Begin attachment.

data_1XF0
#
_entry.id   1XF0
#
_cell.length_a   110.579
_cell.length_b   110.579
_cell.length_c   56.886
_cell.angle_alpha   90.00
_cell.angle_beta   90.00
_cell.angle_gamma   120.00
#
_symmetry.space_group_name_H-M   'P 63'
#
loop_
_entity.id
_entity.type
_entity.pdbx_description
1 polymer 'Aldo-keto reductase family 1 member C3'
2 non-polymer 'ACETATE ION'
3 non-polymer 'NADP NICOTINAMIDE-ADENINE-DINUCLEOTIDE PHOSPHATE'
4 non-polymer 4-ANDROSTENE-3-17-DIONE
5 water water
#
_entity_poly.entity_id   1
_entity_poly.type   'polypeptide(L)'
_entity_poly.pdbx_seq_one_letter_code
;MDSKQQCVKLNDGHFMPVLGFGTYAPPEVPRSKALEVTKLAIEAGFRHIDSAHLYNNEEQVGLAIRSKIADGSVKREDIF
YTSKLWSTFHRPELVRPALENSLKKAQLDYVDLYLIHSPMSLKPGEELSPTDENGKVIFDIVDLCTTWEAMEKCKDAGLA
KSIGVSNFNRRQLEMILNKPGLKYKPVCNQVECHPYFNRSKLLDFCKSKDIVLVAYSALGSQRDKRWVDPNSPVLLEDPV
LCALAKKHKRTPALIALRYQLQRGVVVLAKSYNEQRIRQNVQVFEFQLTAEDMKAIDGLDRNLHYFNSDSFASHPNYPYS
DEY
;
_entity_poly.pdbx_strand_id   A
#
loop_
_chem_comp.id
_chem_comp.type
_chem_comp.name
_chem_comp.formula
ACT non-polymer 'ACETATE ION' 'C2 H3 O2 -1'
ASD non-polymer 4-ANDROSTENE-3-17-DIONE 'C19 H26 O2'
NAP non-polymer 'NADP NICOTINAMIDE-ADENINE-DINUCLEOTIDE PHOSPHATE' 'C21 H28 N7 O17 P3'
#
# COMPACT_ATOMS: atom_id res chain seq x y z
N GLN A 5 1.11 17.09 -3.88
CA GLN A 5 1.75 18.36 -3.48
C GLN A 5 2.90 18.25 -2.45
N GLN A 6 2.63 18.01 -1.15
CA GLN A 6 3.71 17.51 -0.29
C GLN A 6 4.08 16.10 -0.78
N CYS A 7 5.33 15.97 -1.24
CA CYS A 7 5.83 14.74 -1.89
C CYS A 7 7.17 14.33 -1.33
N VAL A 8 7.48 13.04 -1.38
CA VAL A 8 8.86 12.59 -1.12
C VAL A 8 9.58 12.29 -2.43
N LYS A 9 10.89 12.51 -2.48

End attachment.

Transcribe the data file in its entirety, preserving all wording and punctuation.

data_1XF0
#
_entry.id   1XF0
#
_cell.length_a   110.579
_cell.length_b   110.579
_cell.length_c   56.886
_cell.angle_alpha   90.00
_cell.angle_beta   90.00
_cell.angle_gamma   120.00
#
_symmetry.space_group_name_H-M   'P 63'
#
loop_
_entity.id
_entity.type
_entity.pdbx_description
1 polymer 'Aldo-keto reductase family 1 member C3'
2 non-polymer 'ACETATE ION'
3 non-polymer 'NADP NICOTINAMIDE-ADENINE-DINUCLEOTIDE PHOSPHATE'
4 non-polymer 4-ANDROSTENE-3-17-DIONE
5 water water
#
_entity_poly.entity_id   1
_entity_poly.type   'polypeptide(L)'
_entity_poly.pdbx_seq_one_letter_code
;MDSKQQCVKLNDGHFMPVLGFGTYAPPEVPRSKALEVTKLAIEAGFRHIDSAHLYNNEEQVGLAIRSKIADGSVKREDIF
YTSKLWSTFHRPELVRPALENSLKKAQLDYVDLYLIHSPMSLKPGEELSPTDENGKVIFDIVDLCTTWEAMEKCKDAGLA
KSIGVSNFNRRQLEMILNKPGLKYKPVCNQVECHPYFNRSKLLDFCKSKDIVLVAYSALGSQRDKRWVDPNSPVLLEDPV
LCALAKKHKRTPALIALRYQLQRGVVVLAKSYNEQRIRQNVQVFEFQLTAEDMKAIDGLDRNLHYFNSDSFASHPNYPYS
DEY
;
_entity_poly.pdbx_strand_id   A
#
loop_
_chem_comp.id
_chem_comp.type
_chem_comp.name
_chem_comp.formula
ACT non-polymer 'ACETATE ION' 'C2 H3 O2 -1'
ASD non-polymer 4-ANDROSTENE-3-17-DIONE 'C19 H26 O2'
NAP non-polymer 'NADP NICOTINAMIDE-ADENINE-DINUCLEOTIDE PHOSPHATE' 'C21 H28 N7 O17 P3'
#
# COMPACT_ATOMS: atom_id res chain seq x y z
N GLN A 5 1.11 17.09 -3.88
CA GLN A 5 1.75 18.36 -3.48
C GLN A 5 2.90 18.25 -2.45
N GLN A 6 2.63 18.01 -1.15
CA GLN A 6 3.71 17.51 -0.29
C GLN A 6 4.08 16.10 -0.78
N CYS A 7 5.33 15.97 -1.24
CA CYS A 7 5.83 14.74 -1.89
C CYS A 7 7.17 14.33 -1.33
N VAL A 8 7.48 13.04 -1.38
CA VAL A 8 8.86 12.59 -1.12
C VAL A 8 9.58 12.29 -2.43
N LYS A 9 10.89 12.51 -2.48